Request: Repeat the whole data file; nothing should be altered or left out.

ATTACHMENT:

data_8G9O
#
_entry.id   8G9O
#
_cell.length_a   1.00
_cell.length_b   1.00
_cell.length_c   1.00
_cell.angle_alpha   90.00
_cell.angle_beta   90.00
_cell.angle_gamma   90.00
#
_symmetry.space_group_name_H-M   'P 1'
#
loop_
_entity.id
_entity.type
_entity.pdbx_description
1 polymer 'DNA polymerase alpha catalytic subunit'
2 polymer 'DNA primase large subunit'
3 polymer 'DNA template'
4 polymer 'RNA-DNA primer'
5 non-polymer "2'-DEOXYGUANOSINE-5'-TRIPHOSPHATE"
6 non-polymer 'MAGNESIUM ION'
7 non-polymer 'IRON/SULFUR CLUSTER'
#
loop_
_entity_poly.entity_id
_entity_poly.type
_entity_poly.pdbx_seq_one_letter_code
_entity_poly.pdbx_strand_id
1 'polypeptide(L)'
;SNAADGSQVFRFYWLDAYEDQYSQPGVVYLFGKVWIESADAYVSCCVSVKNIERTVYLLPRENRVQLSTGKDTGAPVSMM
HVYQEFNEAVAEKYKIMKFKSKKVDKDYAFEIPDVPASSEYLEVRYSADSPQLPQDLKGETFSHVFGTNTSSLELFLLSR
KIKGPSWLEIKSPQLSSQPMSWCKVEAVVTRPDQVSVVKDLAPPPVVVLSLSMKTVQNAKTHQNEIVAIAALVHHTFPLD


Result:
data_8G9O
#
_entry.id   8G9O
#
_cell.length_a   1.00
_cell.length_b   1.00
_cell.length_c   1.00
_cell.angle_alpha   90.00
_cell.angle_beta   90.00
_cell.angle_gamma   90.00
#
_symmetry.space_group_name_H-M   'P 1'
#
loop_
_entity.id
_entity.type
_entity.pdbx_description
1 polymer 'DNA polymerase alpha catalytic subunit'
2 polymer 'DNA primase large subunit'
3 polymer 'DNA template'
4 polymer 'RNA-DNA primer'
5 non-polymer "2'-DEOXYGUANOSINE-5'-TRIPHOSPHATE"
6 non-polymer 'MAGNESIUM ION'
7 non-polymer 'IRON/SULFUR CLUSTER'
#
loop_
_entity_poly.entity_id
_entity_poly.type
_entity_poly.pdbx_seq_one_letter_code
_entity_poly.pdbx_strand_id
1 'polypeptide(L)'
;SNAADGSQVFRFYWLDAYEDQYSQPGVVYLFGKVWIESADAYVSCCVSVKNIERTVYLLPRENRVQLSTGKDTGAPVSMM
HVYQEFNEAVAEKYKIMKFKSKKVDKDYAFEIPDVPASSEYLEVRYSADSPQLPQDLKGETFSHVFGTNTSSLELFLLSR
KIKGPSWLEIKSPQLSSQPMSWCKVEAVVTRPDQVSVVKDLAPPPVVVLSLSMKTVQNAKTHQNEIVAIAALVHHTFPLD